Strip Roads Gave Good Service
INTRODUCTION BY NICK BAALBERGEN
Below is another story extracted from the book 'Know Your Rhodesia and Know Nyasaland'.
The 'Strip Road' was a uniquely Rhodesian concept. It was essential for the development of the very young country, a mere 40 years after the Pioneer Column had first entered the country, to construct a road network. This was of course not immediately possible because of financial constraints. This meant that the development of the country would have to be delayed until the necessary finances became available, OR an alternative would have to be implemented. The 'Strip Road' concept was arrived at essentially as an interim measure. This would allow for the development of a much needed funcional road network while financial resources were being built up to construct a fully tarred road infractructure.
Driving on 'Strip Roads' was of necessity a mutually collaborative effort because two way traffic was travelling on a single set of strips. Overtaking and passing oncoming traffic required that the two vehicles move over to use the relevant strip while completing the move. The 'low level' bridges were all built as 'single lane' structures, so right of way was determined by which car arrived at the bridge first. A simultaneous arrival at opposite end of the bridge was usually settled by courtesy of the drivers, a flash of the headlights giving the other car the 'go ahead'.
MENTION SOUTHERN RHODESIA to any South African or overseas motorist who has visited the Colony and he will invariably comment, in uncomplimentary fashion, about our strip roads.
But they have served a useful purpose, enabling many more miles of road to be built than would otherwise have been possible.
The strips have been in existence since the early 1930's. They are now being replaced by fully tarmacadamised roads, which to-day are found on most of the main routes. In a few years, every motorist hopes, the strips (now old and calling for constant patching) will have ceased to exist. Meanwhile, let us not forget the good service they rendered at low cost.
The first strip road was built from Gwelo to Selukwe. Mr. Stuart Chandler. Chief Road Engineer at the time, followed this up by building concrete strips from Bulawayo to the Matopos and from Salisbury to Beatrice in 1932.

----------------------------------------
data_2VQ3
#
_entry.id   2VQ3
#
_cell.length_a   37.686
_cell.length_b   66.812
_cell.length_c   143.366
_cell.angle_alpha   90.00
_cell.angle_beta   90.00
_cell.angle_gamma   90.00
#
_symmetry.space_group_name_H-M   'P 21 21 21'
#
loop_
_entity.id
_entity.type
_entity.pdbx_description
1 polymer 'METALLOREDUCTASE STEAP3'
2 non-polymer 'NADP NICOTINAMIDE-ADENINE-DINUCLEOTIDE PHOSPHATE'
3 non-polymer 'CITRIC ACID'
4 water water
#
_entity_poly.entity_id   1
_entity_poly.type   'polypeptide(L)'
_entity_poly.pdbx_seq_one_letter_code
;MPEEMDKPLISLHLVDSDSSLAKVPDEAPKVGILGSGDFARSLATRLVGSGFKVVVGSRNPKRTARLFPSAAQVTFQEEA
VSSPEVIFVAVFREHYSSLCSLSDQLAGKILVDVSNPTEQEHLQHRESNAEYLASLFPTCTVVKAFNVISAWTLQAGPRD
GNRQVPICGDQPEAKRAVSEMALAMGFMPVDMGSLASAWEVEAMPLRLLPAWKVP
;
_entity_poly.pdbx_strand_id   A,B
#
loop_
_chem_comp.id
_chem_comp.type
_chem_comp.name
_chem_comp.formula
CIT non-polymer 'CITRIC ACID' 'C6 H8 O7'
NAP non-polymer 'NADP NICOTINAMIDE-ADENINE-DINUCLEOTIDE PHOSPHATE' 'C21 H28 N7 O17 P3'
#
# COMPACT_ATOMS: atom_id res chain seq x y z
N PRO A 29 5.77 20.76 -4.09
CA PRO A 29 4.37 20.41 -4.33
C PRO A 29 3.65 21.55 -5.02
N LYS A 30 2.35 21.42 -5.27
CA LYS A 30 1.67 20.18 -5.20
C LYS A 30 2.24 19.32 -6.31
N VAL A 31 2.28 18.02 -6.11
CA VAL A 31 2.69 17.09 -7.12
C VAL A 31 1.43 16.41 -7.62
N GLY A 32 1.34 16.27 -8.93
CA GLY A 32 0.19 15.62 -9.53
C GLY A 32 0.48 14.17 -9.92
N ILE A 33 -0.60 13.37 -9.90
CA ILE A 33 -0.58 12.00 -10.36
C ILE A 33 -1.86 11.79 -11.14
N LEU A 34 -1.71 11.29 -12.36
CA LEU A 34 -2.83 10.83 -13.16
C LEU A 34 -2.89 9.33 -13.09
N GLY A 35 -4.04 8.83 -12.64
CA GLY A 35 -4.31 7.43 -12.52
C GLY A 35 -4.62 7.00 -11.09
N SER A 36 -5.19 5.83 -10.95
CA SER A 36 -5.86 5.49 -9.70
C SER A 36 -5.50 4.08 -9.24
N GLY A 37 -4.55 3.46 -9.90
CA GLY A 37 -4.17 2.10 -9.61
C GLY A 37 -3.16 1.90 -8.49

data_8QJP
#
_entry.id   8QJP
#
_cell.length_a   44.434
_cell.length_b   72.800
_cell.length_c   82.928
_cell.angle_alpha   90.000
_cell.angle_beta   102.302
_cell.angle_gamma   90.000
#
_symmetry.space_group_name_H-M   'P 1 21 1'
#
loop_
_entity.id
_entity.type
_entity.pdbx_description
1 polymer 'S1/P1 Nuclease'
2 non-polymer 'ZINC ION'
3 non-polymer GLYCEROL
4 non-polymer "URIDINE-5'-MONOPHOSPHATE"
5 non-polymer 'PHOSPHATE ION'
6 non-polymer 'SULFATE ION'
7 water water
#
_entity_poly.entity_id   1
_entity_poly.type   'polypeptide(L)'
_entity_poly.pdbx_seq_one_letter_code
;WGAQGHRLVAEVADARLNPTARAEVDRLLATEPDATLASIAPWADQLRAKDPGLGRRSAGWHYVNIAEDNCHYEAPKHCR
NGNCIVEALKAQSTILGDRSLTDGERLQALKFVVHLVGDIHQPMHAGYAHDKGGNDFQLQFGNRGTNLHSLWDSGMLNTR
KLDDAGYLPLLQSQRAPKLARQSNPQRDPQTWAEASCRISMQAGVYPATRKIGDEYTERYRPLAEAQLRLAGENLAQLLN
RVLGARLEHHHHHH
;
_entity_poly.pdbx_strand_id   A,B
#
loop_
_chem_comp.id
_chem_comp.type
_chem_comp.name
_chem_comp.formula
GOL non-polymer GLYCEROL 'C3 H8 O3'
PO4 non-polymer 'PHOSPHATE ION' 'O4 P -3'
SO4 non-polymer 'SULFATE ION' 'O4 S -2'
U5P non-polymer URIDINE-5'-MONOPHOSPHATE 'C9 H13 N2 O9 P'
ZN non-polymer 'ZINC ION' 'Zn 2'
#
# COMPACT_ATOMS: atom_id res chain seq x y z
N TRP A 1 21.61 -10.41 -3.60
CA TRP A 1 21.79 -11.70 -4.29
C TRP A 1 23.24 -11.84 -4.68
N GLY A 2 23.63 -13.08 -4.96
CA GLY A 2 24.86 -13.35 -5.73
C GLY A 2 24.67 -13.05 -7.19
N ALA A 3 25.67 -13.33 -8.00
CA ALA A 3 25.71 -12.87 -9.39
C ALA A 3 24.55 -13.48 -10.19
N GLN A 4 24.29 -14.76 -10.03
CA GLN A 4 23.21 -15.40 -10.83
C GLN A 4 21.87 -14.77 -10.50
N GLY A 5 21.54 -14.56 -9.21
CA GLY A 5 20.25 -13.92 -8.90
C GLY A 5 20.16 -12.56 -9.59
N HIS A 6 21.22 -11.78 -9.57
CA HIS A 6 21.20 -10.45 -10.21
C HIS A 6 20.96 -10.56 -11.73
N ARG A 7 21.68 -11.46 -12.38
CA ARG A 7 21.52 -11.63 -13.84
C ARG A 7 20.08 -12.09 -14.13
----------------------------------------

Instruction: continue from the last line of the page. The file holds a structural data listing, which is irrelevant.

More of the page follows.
The cost of building concrete strips was so high, however, that an alternative method had to be employed, so Mr. Chandler changed to the bitumen strips which became the standard type.
Experiments were carried out with asphalt in 1932 and the first of the strips as we now know them were laid. By the end of 1933, 54 miles of bitumen strips had been laid at an average cost of £320 a mile—a saving of more than £200 a mile on the previous method.
By 1939 there was a total of about 2,000 miles of strips. They were built to last 10 years, but with the coming of the war they had to last longer than was intended and there are now some strips in fair condition that are more than 20 years old.
ADDITIONAL TEXT EXTRACTED FROM A 1967 BOOKLET.
It was in 1930 that the Chief Road Engineer of the day, while travelling along the well-worn trucks in the Eastern Districts, was inspired with the idea of surfacing these tracks in some way or other. This was the beginning of the "strip" roads so characteristic of Rhodesia.
At first concrete was used but tar macadam was found more suitable. These roads, which have two narrow tarred strips an axle base apart, were considered a great luxury and at one time constituted the country's main roads.
Many parts of the world, including countries in the Far East, asked for details regarding their construction. To-day these old tracks which served the country so well can only be found deep in the country, for they have been replaced by excellent modern roads or have become swallowed up by the bush.
During those years many low-level bridges were constructed on the main roads, usually with money given by the Beit Trustees. These made travelling less hazardous but there were occasions when flood-waters over-topped them by many feet and travellers were often caught between two rivers where they waited for hours and even days. These times have gone and the low-level bridges have been replaced by concrete structures, many of which take traffic far above the level of any hazards.
PHOTOGRAPHS MADE AVAILABLE BY NICK BAALGERGEN
Lundi River Old Low Level Bridge (West-Left) and Current Bridge completed in 1961
The approach to flooded Lundi low level bridge near Rhino Hotel. January 1974
Lundi River in flood - the low level bridge, near the Rhino Hotel. January 1974
Old low level bridge and current bridge. Bubi River Zimbabwe. 28 December 1987
Strip road between Fort Victoria and Birchenough Bridge
Crossing the Lundi, 1890
Photo taken from 1975 edition of NADA.
(The 1890 photograph is of the Pioneer Column crossing the Lundi River)
The Lundi Crossing, 1974
Photo taken from 1975 edition of NADA.
NADA represents the NAtive Affairs Department Annual
New bridge under construction. Low level bridge still in use. Circa early 1960s
End of Article
Thanks to Nick for sharing his memories with ORAFs.
Comments are always welcome, send them to Eddy Norris at firstname.lastname@example.org
Old Strip Roads
By Neill Jackson
I read with interest your article on the old strip road system in Rhodesia and remember well travelling on them with my parents, when I was still atjunior school.
I attach a couple of photos taken during a trip 'home' in 2005, for nostalgia's sake. This would have been the main Bulawayo to Vic Falls road and the strips are still in use as access to the elephant rides and walking with lions activities about 20km outside Vic Falls.
You are most welcome to use these photos if you wish.
Thanks to Neill for sharing his memories and photosgraphs with ORAFs.